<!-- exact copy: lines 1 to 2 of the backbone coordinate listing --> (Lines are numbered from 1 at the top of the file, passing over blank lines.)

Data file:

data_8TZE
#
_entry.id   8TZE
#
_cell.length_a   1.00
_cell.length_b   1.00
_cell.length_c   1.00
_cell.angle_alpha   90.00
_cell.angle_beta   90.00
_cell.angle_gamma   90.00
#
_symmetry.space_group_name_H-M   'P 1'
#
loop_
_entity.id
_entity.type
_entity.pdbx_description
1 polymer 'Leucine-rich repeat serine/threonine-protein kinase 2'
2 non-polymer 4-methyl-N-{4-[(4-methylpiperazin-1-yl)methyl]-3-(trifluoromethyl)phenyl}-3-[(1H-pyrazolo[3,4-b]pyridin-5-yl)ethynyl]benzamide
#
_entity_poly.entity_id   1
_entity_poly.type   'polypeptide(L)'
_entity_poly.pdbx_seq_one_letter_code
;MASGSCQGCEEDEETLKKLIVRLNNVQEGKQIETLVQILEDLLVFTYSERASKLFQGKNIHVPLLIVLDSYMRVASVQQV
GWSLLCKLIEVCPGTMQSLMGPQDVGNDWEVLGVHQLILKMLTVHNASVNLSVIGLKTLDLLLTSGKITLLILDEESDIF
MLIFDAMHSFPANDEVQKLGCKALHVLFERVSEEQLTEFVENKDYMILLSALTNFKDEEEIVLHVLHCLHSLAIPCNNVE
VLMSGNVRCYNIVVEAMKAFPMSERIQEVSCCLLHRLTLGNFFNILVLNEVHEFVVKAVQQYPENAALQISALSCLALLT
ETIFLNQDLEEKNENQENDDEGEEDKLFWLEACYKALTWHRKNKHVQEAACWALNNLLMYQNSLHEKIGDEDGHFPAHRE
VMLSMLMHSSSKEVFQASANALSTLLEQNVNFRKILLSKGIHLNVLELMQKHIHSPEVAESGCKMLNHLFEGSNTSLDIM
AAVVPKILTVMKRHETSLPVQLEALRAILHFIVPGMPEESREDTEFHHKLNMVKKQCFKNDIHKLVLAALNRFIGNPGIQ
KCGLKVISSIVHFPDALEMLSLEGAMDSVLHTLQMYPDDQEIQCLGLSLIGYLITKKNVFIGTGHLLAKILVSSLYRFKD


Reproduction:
data_8TZE
#